Given that you have a Canon, the lower RAW modes, mRAW and sRAW, DO INDEED UTILIZE ALL of the available sensor pixels to produce a richer result without the need for bayer interpolation. The actual output format, while it is still contained within a .cr2 Canon RAW image file, is encoded in a Y'CbCr format, similar to many video pulldown formats. It stores luminance information for each FULL pixel (2x2 quad of 1 red, 1 blue, and 2 green pixels), and each chrominance channel is derived from half pixel data (1x2 pair of 1 red+1 green or 1 blue+1 green).
I am not exactly certain what the specific low-level hardware read and encoding differences between mRAW and sRAW are, however generally speaking the smaller the output format, the more sensor pixel input information you can use for each output pixel. The small amount of interpolation present in m/sRAW is moot, as both formats interpolate far less than native RAW. It should also be noted that neither mRAW nor sRAW are actual "RAW" formats in the normal sense...sensor data IS processed and converted into something else before it is saved to a .cr2 file.
For more details about YUV derived formats and Canon sRAW, see my answer here: Why isn't the xvYCC color space seeing uptake for still photography?
From "Understanding What is stored in a Canon RAW .CR2 file":
The sRaw format (for "small RAW") was introduced with the 1D Mark III
in 2007. It is a smaller version of the RAW picture.
For the 1D Mark III, then the 1Ds Mark III and the 40D (all with the
Digic III), the sRaw size is exactly 1/4 (one fourth) of the RAW size.
We can thus suppose than each group of 4 "sensor pixels" is summarized
into 1 "pixel" for the sRaw.
With the 50D and the 5D Mark II (with the Digic IV chip), the 1/4th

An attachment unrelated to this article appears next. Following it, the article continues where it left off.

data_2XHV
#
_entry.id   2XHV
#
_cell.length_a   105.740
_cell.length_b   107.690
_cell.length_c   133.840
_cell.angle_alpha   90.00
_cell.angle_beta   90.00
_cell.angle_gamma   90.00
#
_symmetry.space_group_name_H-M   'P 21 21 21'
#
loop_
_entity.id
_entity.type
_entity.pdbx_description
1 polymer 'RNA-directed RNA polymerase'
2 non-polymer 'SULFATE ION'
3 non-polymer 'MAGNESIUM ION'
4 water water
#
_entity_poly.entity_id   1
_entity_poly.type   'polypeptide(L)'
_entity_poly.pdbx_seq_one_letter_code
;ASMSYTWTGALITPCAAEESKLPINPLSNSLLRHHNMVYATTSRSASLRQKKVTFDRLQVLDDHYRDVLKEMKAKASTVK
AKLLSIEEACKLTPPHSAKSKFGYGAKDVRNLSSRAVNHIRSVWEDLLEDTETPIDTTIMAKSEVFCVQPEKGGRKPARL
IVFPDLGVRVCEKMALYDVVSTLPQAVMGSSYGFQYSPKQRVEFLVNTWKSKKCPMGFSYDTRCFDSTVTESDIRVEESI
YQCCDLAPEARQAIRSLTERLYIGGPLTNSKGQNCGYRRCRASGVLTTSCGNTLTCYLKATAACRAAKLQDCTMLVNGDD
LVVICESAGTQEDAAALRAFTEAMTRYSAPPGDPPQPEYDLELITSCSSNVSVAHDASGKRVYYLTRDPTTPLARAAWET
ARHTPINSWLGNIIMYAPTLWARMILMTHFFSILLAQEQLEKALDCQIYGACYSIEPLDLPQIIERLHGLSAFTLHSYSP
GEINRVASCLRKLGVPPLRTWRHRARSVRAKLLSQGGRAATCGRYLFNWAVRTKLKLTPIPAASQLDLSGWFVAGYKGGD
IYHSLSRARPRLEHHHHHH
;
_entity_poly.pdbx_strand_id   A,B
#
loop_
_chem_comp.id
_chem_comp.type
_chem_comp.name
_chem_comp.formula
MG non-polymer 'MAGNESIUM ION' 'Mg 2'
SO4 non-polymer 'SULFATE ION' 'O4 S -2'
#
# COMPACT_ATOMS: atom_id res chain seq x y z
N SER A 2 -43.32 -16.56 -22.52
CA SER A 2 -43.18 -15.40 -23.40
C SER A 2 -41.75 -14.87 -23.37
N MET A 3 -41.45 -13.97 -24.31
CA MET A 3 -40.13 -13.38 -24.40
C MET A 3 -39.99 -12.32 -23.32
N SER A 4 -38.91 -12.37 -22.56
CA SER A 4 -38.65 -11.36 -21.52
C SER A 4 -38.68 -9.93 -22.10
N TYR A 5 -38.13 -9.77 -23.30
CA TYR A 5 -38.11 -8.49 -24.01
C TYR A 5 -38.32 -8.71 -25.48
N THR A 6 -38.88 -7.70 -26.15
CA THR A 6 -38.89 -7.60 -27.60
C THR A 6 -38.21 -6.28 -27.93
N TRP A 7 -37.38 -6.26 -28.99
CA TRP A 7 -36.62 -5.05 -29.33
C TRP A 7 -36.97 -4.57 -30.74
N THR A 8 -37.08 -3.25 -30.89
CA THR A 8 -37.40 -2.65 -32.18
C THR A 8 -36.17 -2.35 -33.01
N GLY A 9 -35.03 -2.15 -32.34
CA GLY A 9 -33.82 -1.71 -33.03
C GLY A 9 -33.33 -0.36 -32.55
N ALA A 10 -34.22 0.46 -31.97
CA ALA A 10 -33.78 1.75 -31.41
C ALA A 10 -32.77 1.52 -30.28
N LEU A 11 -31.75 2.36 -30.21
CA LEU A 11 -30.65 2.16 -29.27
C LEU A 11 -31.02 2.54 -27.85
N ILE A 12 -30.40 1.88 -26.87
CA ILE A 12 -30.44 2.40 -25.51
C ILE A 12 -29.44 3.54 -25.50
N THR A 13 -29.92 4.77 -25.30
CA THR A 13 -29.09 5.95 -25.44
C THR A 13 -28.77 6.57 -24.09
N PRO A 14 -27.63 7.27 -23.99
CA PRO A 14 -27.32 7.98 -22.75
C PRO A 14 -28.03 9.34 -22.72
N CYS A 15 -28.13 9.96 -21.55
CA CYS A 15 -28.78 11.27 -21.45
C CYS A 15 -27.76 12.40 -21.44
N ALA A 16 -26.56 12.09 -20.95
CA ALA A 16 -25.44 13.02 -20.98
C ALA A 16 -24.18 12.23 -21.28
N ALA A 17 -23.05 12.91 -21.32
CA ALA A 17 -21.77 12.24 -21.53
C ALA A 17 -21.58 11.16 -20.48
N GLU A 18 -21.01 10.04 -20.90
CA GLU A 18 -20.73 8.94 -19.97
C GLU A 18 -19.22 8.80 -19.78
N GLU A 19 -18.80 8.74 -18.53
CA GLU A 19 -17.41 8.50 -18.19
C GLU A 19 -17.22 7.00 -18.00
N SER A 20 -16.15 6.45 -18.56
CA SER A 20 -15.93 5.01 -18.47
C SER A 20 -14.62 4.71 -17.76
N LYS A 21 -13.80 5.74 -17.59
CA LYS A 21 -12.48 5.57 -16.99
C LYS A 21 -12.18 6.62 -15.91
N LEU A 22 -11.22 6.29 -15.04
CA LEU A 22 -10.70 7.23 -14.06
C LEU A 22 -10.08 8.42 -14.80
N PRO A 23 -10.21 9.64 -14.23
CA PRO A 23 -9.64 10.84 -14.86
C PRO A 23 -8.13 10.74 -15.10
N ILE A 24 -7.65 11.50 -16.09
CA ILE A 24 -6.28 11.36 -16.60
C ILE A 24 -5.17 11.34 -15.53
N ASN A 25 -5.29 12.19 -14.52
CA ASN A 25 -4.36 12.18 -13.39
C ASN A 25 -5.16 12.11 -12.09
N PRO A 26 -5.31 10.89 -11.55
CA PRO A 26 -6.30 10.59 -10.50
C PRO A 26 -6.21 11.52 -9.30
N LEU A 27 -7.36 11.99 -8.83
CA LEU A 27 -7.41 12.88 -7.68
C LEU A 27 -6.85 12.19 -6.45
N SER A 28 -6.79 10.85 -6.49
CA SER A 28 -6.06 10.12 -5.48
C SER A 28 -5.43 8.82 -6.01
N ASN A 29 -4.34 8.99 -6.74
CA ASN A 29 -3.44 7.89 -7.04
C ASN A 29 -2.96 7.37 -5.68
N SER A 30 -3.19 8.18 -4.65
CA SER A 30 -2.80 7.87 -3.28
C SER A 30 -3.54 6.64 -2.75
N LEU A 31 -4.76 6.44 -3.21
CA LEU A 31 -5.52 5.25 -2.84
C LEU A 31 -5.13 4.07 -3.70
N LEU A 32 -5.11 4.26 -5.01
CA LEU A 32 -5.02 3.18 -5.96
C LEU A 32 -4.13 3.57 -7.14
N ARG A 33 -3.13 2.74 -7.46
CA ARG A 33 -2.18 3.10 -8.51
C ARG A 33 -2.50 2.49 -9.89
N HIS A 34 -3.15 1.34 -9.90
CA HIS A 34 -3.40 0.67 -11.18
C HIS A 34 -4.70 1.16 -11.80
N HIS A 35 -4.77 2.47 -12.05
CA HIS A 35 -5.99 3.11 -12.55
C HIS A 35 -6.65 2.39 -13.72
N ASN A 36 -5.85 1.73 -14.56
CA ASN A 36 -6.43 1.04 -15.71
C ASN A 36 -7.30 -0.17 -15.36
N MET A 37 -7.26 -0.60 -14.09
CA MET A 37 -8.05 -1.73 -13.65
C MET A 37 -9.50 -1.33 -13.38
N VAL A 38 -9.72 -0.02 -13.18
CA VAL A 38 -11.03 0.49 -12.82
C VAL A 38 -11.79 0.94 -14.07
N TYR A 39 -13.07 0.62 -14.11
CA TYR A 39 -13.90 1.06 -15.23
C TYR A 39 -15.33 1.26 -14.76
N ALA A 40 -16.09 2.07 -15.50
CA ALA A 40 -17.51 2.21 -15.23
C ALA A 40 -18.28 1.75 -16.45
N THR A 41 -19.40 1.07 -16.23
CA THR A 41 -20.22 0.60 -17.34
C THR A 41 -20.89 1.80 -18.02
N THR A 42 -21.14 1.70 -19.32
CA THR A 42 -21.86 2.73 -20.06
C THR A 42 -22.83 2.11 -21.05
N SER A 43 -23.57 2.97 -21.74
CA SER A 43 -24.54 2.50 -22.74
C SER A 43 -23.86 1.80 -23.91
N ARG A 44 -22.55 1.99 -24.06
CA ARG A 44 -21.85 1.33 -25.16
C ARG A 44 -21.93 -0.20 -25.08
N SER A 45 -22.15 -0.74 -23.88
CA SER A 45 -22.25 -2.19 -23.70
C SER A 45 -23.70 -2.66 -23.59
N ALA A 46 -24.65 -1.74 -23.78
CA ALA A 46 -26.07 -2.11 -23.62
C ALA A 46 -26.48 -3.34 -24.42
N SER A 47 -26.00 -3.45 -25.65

size RAW is still there (sRaw2), and a half size RAW is also appearing
: sRaw1. With the 7D, the half size raw is called mraw (same encoding
as sraw1), 1/4th raw is called sraw (like the sraw2).
the sRaw lossless Jpeg is always encoded with 3 colors component
(nb_comp) and 15 bits.
Jpeg code of Dcraw was first modified (8.79) to handle sRaw because of
the h=2 value of the first component (grey background in the table).
Normal RAW have always h=1. Starting with the 50D, we have v=2
instead of v=1 (orange in the table). Dcraw 8.89 is the first version
to handle this and the sraw1 from 50d and 5D Mark II.
"h" is the horizontal sampling factor and "v" the vertical sampling
factor. It specifies how many horizontal/vertical data unit are
encoded in each MCU (minimum coded unit). See T-81, page 36.
3.2.1 sRaw and sRaw2 format
h=2 means that the decompressed data will contain 2 values for the
first component, 1 for column n and 1 for column n+1. With the 2 other
components, decompressed sraw and sraw2 (which all have h=2 & v=1),
always have 4 elementary values
[ y1 y2 x z ] [ y1 y2 x z ] [ y1 y2 x z ] ...
(y1 and y2 for first component)
Every "pixel" in sRAW and mRAW images contain four components...a split Y' component (y1 and y2), as well as an x (Chrominance Blue) and z (Chrominance Red). All four components (from a 1/2 image perspective, sRAW1/mRAW) have a column height of 2 (h) and a width of 1 (v). This indicates that the Luminance value (Y') is comprised of a FULL 2x2 pixel quad...or two 2x1 pixel columns stored in y1 and y2.
The references below do not seem to specifically state this, so I am speculating a bit here, however with the sRAW2 (1/4 raw) I believe Luminance information would be derived from a 4x4 pixel block where h=4 and v=2. Encoding chrominance would get more complex at a 1/4 size image, as the bayer color filter array on the sensor is not arranged in neat red and blue columns. I am unsure whether alternating 2x1 height columns are processed for each Cr and Cb component, or if some other form of interpolation is performed. One thing is certain...the interpolation of source data is always larger than the output data, and no overlapping (as in normal bayer interpolation) occurs as far as I can tell.
Finally, sRAW1/mRAW and sRAW/sRAW2 are compressed using a lossless compression algorithm. This is a critical distinction between these formats and JPEG, which also uses a ycc type encoding. JPEG performs lossy compression, making it impossible to restore pixels back to their exact original representation. Canon's s/mRAW formats are indeed able to be restored back to original full precision 15-bit image data.